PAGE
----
Historical Debian information What now?
General information Installing Debian Help for beginners
Further information Network addressing FOSS index
Distributions Using Knoppix Main site index

Knoppix hints

Knoppix is available as a DVD or CD that runs Linux direct from the disc, with no need to install anything unless your computer is extremely short of RAM (if that is the case it will request permission to create a temporary workspace which it will remove on exit). It is excellent for learning about Unix compatible facilities, with the added advantages that it can normally access any existing files, even if their normal operating system has failed. It will investigate and show its environment ready for use. Some earlier versions provided the KDE desktop, later versions have provided the Lightweight X Desktop Environment, LXDE. There is also a CD version specially designed for blind users, named after his wife Adriane who is totally blind, with screen reader and other specialised facilities.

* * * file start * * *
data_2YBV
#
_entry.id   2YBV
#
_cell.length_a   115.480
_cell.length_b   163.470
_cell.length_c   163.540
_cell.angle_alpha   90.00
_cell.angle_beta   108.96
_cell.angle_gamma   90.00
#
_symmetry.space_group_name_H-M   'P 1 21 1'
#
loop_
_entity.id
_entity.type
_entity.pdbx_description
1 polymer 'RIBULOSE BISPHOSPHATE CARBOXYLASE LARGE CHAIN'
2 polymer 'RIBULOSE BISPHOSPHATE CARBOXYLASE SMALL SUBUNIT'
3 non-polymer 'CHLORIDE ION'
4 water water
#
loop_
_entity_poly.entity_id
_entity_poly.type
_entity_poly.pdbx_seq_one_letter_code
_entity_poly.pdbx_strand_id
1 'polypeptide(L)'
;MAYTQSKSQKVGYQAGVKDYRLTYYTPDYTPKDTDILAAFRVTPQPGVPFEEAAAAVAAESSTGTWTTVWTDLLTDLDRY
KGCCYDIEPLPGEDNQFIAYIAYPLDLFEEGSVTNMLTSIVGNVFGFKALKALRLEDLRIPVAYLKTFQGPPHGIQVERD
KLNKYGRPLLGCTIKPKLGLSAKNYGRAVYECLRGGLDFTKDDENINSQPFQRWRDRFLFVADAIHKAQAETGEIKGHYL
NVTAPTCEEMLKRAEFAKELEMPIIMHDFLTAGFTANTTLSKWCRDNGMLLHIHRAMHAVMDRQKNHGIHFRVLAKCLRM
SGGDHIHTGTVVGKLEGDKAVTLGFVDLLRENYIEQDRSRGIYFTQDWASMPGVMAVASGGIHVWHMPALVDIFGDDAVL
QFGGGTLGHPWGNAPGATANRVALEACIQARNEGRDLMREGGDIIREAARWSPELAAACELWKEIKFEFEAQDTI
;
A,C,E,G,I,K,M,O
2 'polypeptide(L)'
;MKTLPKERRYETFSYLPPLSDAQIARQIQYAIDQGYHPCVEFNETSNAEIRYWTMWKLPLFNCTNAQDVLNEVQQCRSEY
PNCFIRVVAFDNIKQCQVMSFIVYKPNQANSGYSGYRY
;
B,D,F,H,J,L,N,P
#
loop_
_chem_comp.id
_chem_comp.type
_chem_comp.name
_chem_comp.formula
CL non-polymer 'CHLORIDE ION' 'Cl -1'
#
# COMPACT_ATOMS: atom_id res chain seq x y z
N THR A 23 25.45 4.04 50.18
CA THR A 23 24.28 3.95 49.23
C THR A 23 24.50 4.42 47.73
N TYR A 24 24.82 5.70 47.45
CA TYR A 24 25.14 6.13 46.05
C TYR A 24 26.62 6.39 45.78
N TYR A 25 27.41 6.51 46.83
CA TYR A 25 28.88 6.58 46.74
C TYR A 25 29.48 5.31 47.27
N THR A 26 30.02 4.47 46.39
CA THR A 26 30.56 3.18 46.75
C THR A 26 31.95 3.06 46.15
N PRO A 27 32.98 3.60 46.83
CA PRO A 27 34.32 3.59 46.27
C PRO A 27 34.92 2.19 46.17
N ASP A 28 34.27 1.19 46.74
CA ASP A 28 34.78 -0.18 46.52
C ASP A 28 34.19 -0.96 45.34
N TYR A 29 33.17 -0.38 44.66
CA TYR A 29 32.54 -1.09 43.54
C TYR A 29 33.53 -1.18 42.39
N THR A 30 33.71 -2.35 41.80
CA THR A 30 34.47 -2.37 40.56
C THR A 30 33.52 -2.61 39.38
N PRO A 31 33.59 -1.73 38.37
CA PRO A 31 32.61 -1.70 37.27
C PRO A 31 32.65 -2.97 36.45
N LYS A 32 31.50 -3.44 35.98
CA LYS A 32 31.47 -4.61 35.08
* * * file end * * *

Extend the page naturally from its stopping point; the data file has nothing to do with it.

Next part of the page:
Note that Knoppix defaults to using the English US keyboard layout, so some characters are selected by different keys.

Do read the information on the initial screen and those selected by F2 and F3 which give details of extra facilities such as memtest and alternate methods of booting available in case of problems. For example, some older computers are not able to use Direct Memory Access (DMA) for the CD ROM drive. Knoppix may fail to complete its load unless it is started using

knoppix nodma /dev/hdx

where x is the CD ROM drive reference, between a and d
a is IDE 0 master
b is IDE 0 slave
c is IDE 1 master
d is IDE 1 slave

If at the end the screen just goes blank, try selecting a different screen mode using either ControlAlt+ or ControlAlt-

There are many useful packages on the disc which can be used in a variety of ways, see the documentation both on disc and on the Knoppix website, http://www.knoppix.net including the wiki, and its Rescue_FAQ

The web reader currently supplied is called Iceweasel because although virtually identical to Firefox, the name Firefox is a registered trade mark, so it's free software is supplied under a different unregistered name. JavaScript is considered to be a security risk, so an extension called "NoScript" is supplied enabled by default. Some websites demand JavaScript to be available and running, so you may need to go into Tools Extensions to (partially) disable NoScript, perhaps click to Restart Icewasel, and possibly re-check Edit Preferences.

Return to foss index